by Jim Nintzel
Add Democrat Nancy Young Wright to the list of potential candidates for Republican Ann Day's District 1 seat on the Pima County Board of Supervisors.
Day recently announced she wouldn’t seek a fourth term representing the Catalina Foothills and Oro Valley areas on the Board of Supes.
Wright, who served in the Arizona House of Representatives in Legislative District 26 before being knocked out of office by Republican Terri Proud last year, tells the Range she’s considering a run for the seat, although no final decision has been made.
The only Republican who has declared that he’s running for the seat is Matt Caldwell, but Rep. Vic Williams, who served as Wright’s GOP LD26 seatmate in the House of Representatives, is also mulling a run.
Before serving in the Legislature, Wright led a reform effort as a member of the Amphi School District governing that eventually resulted in a recall election driving two members from office.
Her kids played a role in her next political step, too. When she noticed that classrooms in the Amphi School District were overcrowded, she started talking to some friends about finding someone to run for the school board in 1996. She talked to 30 different people, but there were no takers.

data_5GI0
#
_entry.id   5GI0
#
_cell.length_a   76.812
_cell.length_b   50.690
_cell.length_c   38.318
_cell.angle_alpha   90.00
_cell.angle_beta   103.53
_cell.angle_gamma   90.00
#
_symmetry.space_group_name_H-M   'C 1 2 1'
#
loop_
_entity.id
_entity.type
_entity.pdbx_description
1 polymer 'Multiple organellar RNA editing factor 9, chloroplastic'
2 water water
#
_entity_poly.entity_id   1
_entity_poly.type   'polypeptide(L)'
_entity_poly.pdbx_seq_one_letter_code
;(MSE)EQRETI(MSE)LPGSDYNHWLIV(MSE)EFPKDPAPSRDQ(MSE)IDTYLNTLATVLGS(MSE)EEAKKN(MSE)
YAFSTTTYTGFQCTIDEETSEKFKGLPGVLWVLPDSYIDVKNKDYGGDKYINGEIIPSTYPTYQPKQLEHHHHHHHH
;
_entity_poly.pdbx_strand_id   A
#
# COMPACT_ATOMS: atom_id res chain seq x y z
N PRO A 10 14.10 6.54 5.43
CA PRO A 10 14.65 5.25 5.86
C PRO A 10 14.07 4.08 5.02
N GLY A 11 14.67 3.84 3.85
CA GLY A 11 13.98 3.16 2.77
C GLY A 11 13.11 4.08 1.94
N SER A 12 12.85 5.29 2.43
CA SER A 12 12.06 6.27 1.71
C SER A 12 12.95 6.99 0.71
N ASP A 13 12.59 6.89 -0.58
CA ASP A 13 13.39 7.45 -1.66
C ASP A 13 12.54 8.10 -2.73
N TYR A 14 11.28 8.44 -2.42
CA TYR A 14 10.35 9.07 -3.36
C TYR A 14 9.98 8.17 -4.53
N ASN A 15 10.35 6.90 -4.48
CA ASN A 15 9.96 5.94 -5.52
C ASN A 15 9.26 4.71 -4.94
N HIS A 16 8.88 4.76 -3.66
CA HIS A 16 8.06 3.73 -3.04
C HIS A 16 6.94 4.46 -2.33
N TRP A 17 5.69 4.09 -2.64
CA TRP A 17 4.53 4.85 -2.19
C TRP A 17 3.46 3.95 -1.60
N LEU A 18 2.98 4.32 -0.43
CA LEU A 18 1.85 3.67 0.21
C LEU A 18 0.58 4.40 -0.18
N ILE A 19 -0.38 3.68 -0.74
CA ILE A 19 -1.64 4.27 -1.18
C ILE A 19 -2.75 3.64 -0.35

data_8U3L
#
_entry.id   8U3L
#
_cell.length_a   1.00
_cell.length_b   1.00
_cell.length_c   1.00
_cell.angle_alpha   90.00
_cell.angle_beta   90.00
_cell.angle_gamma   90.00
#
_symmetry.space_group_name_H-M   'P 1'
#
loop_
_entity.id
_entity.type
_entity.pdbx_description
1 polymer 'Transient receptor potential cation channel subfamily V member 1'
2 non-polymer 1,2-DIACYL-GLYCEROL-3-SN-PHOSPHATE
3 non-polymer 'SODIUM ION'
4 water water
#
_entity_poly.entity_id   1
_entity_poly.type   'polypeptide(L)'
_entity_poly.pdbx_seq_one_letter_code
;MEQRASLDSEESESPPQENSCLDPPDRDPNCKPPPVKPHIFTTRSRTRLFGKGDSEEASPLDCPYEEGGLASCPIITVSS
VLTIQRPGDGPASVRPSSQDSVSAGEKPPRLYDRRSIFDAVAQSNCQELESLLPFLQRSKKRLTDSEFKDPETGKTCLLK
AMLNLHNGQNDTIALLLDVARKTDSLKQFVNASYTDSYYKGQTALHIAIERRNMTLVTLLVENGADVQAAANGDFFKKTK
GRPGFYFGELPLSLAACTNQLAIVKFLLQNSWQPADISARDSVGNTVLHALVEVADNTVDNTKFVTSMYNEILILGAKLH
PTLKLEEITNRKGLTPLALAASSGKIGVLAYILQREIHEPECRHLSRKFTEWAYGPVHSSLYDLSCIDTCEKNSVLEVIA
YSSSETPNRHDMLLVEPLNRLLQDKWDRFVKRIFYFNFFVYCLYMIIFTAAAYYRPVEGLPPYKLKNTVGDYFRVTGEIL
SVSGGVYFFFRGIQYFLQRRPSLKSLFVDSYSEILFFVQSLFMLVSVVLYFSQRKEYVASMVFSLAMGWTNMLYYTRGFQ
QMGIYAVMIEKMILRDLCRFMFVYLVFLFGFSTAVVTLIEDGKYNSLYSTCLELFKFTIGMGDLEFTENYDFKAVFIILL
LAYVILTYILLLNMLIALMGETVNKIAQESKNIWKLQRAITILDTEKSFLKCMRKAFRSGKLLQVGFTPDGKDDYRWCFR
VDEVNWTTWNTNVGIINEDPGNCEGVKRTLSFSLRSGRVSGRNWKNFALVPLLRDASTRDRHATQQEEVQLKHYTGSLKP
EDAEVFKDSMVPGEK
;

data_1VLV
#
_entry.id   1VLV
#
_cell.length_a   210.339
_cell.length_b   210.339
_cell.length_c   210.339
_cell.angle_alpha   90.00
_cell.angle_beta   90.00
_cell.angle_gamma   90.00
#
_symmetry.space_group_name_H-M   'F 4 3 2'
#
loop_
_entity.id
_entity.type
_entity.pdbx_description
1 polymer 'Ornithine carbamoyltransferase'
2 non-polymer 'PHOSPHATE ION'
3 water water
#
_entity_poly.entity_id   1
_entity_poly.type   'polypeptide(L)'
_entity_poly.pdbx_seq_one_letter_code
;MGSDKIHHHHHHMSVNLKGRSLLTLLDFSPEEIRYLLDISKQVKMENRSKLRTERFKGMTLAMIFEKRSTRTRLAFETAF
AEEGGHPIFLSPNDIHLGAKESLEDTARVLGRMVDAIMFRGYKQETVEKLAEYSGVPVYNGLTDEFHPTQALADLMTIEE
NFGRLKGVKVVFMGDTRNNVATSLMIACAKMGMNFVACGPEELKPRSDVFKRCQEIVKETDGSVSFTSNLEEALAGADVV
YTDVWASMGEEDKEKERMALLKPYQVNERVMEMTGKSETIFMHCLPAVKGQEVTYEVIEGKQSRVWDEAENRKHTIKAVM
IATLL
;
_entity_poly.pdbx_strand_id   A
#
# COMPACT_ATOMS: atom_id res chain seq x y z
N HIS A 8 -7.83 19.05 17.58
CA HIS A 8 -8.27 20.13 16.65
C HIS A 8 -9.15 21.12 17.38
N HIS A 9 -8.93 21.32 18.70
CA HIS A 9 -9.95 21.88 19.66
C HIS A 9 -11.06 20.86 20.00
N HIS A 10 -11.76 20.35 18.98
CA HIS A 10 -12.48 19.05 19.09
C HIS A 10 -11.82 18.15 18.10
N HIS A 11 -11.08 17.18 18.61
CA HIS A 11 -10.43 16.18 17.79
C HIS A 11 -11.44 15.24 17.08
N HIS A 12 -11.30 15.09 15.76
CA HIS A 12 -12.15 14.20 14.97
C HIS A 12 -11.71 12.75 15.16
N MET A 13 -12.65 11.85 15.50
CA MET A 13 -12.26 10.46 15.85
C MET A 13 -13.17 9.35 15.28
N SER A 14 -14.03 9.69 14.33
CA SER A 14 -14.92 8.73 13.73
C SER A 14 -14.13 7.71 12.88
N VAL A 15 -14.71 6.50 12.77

"Everybody kept saying no, and now I know why," says Wright, who ended being the candidate who won the seat. "It's so much work!"
Wright ran into static with her fellow board members and the administration when she began asking questions about why the district had purchased two large parcels of land without appraisals. Her colleagues warned her any investigation would be counter productive.
"I'm from stubborn stock," Wright says. "If you tell me to go hush and sit in the corner, like they tried, it really gets me going."
Wright continued to pull at the thread—and soon, an entire rotten quilt of corruption began to unravel. Those were the days of endangered pygmy owls, teacher walk-outs, federal lawsuits and even a fight over the right of citizens to address the board.
Wright showed her fortitude throughout the fight—and came out on top when outraged Amphi voters recalled the ruling majority in the spring of 2000.